Now I am sure that the console side works well since when i declare the tasks and I run it I won't have any problem with the paddle moving.When I run the code in Visual Studio though and I press "A" and "D" for left and right,nothing will work as it will not read the input from the keyboard although I am using an operation code for the keyboard input:

First I open the port "COM4" to use it as a serial to transimt data:

//communication from the PC side


//method used to open the serial connection with the board
void open_port()
 {

	 DCB dcbSerialParams = { 0 };
	 COMMTIMEOUTS timeouts = { 0 };

	 fprintf(stderr, "Opening serial port...");

	 // In "Device Manager" find "Ports (COM & LPT)" and see which COM port the game controller is using (here COM4)
	 hSerial = CreateFile(
		 "COM4", GENERIC_READ | GENERIC_WRITE, 0, NULL,
		 OPEN_EXISTING, FILE_ATTRIBUTE_NORMAL, NULL);
	 if (hSerial == INVALID_HANDLE_VALUE)
	 {
		 fprintf(stderr, "Here Error\n");
		 return;
	 }
	 else fprintf(stderr, "OK\n");

	 // Set device parameters (115200 baud, 1 start bit,
	 // 1 stop bit, no parity)
	 dcbSerialParams.DCBlength = sizeof(dcbSerialParams);
	 if (GetCommState(hSerial, &dcbSerialParams) == 0)
	 {
		 fprintf(stderr, "Error getting device state\n");
		 CloseHandle(hSerial);
		 return;
	 }

	 dcbSerialParams.BaudRate = CBR_115200;
	 dcbSerialParams.ByteSize = 8;
	 dcbSerialParams.StopBits = ONESTOPBIT;
	 dcbSerialParams.Parity = NOPARITY;
	 if (SetCommState(hSerial, &dcbSerialParams) == 0)
	 {
		 fprintf(stderr, "Error setting device parameters\n");
		 CloseHandle(hSerial);
		 return;
	 }

	 // Set COM port timeout settings
	 timeouts.ReadIntervalTimeout = 50;
	 timeouts.ReadTotalTimeoutConstant = 50;
	 timeouts.ReadTotalTimeoutMultiplier = 10;
	 timeouts.WriteTotalTimeoutConstant = 50;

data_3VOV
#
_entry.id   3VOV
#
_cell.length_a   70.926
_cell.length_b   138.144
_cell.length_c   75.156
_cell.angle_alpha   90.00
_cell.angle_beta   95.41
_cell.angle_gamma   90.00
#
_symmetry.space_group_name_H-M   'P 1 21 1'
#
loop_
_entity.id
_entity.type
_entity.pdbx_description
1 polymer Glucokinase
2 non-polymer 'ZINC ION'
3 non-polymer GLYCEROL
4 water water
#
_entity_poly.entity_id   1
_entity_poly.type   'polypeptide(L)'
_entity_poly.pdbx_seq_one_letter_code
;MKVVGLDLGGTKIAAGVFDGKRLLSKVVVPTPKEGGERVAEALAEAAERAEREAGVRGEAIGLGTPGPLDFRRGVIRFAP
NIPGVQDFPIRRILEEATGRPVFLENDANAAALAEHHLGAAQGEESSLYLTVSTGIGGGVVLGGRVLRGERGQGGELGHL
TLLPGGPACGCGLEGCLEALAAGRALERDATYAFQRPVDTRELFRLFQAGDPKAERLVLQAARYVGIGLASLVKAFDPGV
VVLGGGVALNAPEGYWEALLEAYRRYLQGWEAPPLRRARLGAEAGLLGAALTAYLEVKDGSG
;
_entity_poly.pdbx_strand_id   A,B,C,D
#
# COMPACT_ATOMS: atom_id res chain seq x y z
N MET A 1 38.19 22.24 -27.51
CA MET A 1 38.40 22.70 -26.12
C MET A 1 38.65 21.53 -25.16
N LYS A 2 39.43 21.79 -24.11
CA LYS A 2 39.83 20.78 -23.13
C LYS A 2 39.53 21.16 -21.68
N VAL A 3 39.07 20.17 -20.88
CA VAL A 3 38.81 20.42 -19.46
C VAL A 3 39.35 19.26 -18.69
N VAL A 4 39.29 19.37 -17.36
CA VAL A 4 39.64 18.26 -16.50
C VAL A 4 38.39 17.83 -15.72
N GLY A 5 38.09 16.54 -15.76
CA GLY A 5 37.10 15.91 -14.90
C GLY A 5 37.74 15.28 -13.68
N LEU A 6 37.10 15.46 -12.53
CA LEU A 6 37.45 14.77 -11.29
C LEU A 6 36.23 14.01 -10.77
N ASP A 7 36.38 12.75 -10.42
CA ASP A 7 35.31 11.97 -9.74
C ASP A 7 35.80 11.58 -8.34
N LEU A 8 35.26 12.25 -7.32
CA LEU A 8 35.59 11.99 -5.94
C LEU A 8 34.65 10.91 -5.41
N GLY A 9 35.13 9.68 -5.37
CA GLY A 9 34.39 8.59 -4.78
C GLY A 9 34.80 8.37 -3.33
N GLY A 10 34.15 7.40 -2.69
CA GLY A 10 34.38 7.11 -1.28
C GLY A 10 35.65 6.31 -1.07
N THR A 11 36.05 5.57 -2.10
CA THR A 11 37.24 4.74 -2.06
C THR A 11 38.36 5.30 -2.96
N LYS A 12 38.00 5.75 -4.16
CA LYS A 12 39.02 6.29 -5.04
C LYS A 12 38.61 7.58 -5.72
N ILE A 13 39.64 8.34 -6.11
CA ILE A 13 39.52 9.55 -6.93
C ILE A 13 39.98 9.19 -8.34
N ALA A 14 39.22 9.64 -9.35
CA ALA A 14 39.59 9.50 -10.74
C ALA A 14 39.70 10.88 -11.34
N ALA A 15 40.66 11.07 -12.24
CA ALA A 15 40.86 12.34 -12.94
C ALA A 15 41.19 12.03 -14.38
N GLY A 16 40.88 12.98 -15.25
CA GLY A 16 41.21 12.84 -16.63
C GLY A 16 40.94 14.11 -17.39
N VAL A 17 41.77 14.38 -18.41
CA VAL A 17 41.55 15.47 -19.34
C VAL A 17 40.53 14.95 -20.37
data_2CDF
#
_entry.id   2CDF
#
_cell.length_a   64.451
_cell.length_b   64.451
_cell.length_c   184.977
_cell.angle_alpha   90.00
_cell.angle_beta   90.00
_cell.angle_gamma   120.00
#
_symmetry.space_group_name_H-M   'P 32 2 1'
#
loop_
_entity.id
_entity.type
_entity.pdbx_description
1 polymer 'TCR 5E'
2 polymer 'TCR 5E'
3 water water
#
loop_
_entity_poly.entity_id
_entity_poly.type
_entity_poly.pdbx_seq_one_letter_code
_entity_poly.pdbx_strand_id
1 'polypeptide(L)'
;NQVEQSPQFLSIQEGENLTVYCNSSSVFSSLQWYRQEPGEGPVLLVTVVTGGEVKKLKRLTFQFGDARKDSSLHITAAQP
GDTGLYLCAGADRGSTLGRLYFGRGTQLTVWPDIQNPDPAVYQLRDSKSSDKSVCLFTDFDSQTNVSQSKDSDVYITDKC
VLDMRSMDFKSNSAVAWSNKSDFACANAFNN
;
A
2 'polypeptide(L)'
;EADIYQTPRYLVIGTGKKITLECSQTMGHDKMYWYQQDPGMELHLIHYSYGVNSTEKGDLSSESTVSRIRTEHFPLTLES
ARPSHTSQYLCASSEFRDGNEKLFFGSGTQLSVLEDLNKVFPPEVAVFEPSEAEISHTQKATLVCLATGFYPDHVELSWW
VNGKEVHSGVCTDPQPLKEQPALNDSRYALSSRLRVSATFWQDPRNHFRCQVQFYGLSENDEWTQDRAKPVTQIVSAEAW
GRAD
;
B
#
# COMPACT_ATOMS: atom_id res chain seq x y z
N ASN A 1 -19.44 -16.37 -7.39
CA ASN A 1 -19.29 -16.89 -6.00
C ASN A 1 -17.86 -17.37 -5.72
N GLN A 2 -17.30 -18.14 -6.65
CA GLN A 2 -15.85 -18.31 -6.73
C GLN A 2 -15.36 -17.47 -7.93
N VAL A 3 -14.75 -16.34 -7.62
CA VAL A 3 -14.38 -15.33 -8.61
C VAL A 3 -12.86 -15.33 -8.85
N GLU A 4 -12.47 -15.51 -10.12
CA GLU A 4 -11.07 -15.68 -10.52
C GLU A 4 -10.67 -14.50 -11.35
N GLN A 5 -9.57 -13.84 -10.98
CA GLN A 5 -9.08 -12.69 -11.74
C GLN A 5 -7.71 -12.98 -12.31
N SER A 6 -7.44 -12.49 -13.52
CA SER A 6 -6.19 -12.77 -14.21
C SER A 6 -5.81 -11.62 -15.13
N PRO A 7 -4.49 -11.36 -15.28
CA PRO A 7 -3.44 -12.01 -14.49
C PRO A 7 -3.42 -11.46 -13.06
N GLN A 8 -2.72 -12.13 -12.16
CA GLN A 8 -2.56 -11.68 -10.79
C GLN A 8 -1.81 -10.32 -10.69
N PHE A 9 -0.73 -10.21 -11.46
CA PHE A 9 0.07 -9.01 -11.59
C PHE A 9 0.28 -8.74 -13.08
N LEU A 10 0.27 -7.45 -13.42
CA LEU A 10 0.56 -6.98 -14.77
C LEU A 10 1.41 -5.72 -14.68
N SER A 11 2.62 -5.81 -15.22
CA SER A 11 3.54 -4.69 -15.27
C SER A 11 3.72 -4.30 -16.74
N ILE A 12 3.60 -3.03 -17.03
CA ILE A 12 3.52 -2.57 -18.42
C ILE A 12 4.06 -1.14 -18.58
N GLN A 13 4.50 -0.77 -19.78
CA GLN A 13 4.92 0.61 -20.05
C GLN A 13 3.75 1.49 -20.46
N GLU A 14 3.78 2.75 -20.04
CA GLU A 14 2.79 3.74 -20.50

timeouts.WriteTotalTimeoutMultiplier = 10;
	 if (SetCommTimeouts(hSerial, &timeouts) == 0)
	 {
		 fprintf(stderr, "Error setting timeouts\n");
		 CloseHandle(hSerial);
		 return;
	 }
 }

The inputTask will take the values inputed from the keyboard and will send then on the console side:


/*the input task will wait for an input from the keyboard and then it will send the operation code along with the length of the operation to the console.The method
prepare_for_sending will check the message for errors and it will perform a byte framing */
static void inputTask(void *pvParameters)
 {
	 uint8_t *to_insert;
	 uint8_t value;

	 for (;;)
	 {
		 input = (uint8_t)getch();
		 value = input;
		 printf(" /n The value is: %d", value);
		 if ( input == 75 || input == 77)
		 {
			 to_insert = &input;
			prepare_for_sending(to_insert , 1, KEYBORD_INPUT_CODE);
			 input = 0;
			 //prepare_for_sending(to_test, 6);
			 //xQueueSend(input_queue, (void*)&to_insert, portMAX_DELAY);
		 }
		 vTaskDelay(300);
	 }
 }

There are also some methods that I found interesting suggested by some of my colleagues for sending the message and cheking it for errors with CRC,I format it with an operation code and i use byte framing to send it.The method receiveTask it's the one that concerns me as there is where the magic happens.The method will check the byte stuffing to see if it is correct or not

/*This task will look similar with the COM_Protocol on the console side as it receives the message and checks if it has been sent correctly or not.*/

static void receiveTask(void *pvParameters)
 {
	 uint8_t i = 0;
	 uint8_t *byte_to_receive = &i;//a pointer that is used as value for every byte from the frame and it checks if it has the value of flag escchar

	 uint8_t is_empty = 0;
	 uint8_t unpacked_message[20];//this one I don't really know why is 20.I tried playing with the values but without any luck.
	 uint8_t index = 0;
	 uint8_t check = 1;

	 uint8_t bytes_to_receive[10];

	 /* Prevent the compiler warning about the unused parameter. */
	 (void)pvParameters;
	 for (;; )
	 {

		 //Read text
		 DWORD bytes_read, total_bytes_read = 0;

		 ReadFile(hSerial, byte_to_receive, 1, &bytes_read, total_bytes_read);
		 fprintf(stderr, "%d bytes read\n", bytes_read);

		 fprintf(stderr, "Text read:  %d\n", *byte_to_receive);

		 fprintf(stderr, "End\n");

		 switch (state) {
		 case IDLE:

			 is_empty = 0;
			 if (*byte_to_receive == FLAG)
				 state = DATA;
			 break;

		 case DATA:

			 if (*byte_to_receive == ESCCHAR)
			 {
				 state = ESC;

			 }
			 else if (*byte_to_receive == FLAG && is_empty != 0)
			 {
				 state = IDLE;
				 check = check_message(unpacked_message, index);
				 if (check == 0)